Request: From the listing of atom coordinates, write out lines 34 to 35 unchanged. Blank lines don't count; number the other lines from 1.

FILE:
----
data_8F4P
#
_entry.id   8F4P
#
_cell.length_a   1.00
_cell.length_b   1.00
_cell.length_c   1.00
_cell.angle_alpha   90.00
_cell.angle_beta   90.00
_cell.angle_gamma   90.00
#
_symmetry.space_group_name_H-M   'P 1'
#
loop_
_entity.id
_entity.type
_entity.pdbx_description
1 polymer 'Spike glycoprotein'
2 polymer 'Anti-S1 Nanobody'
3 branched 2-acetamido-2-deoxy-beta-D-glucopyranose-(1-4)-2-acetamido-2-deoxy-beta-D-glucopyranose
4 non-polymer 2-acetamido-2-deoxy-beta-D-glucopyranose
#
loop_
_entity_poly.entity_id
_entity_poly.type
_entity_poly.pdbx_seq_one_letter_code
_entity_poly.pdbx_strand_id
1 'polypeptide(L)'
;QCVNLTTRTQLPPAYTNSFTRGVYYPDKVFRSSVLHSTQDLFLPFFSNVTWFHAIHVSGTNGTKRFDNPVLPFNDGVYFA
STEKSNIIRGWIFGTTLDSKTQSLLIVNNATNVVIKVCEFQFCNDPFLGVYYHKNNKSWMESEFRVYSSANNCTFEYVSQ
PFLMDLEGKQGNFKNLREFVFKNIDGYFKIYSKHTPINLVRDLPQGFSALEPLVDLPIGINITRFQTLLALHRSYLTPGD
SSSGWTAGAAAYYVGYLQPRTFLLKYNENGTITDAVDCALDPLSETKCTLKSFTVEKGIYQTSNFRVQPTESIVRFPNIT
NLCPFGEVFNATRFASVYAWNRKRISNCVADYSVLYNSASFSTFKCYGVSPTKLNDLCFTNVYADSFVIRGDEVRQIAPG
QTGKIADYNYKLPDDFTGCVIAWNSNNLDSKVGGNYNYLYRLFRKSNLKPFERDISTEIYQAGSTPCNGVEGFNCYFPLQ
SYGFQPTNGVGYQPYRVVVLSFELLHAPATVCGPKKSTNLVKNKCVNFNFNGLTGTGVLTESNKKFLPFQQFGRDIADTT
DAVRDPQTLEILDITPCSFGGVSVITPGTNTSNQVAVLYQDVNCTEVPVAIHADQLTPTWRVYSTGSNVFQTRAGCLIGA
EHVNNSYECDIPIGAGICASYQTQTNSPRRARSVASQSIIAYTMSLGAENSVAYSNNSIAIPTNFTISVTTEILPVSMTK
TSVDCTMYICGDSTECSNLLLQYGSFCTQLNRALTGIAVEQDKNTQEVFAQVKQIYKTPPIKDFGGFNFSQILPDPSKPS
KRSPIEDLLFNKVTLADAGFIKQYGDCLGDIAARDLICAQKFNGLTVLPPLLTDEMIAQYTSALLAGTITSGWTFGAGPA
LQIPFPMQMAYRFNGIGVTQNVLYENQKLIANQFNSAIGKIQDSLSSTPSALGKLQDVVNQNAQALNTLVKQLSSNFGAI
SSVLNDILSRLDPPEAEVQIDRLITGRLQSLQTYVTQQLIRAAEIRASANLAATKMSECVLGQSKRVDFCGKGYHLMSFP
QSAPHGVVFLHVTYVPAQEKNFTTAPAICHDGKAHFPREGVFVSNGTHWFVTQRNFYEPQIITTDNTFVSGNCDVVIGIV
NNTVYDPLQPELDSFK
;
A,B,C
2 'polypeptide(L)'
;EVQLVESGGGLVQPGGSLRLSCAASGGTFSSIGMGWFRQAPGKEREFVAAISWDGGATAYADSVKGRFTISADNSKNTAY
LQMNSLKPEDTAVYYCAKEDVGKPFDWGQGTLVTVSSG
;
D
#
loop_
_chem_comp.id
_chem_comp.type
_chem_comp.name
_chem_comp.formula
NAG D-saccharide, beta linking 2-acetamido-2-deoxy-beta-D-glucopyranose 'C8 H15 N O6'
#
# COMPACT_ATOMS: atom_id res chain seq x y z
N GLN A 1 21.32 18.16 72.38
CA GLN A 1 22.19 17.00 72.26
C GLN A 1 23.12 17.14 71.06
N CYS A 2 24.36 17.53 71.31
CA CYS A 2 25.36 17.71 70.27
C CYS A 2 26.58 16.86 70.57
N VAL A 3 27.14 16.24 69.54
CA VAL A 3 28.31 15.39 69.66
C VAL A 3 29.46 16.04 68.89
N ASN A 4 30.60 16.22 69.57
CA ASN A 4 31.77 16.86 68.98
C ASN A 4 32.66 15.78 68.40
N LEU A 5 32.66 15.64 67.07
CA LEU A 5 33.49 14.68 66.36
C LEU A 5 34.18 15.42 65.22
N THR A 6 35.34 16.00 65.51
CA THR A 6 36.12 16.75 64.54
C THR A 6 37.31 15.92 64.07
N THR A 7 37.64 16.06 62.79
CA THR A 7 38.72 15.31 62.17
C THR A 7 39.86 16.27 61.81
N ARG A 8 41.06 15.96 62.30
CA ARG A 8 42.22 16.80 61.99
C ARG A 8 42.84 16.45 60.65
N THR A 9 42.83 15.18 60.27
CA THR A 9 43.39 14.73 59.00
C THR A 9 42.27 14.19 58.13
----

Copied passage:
QTGKIADYNYKLPDDFTGCVIAWNSNNLDSKVGGNYNYLYRLFRKSNLKPFERDISTEIYQAGSTPCNGVEGFNCYFPLQ
SYGFQPTNGVGYQPYRVVVLSFELLHAPATVCGPKKSTNLVKNKCVNFNFNGLTGTGVLTESNKKFLPFQQFGRDIADTT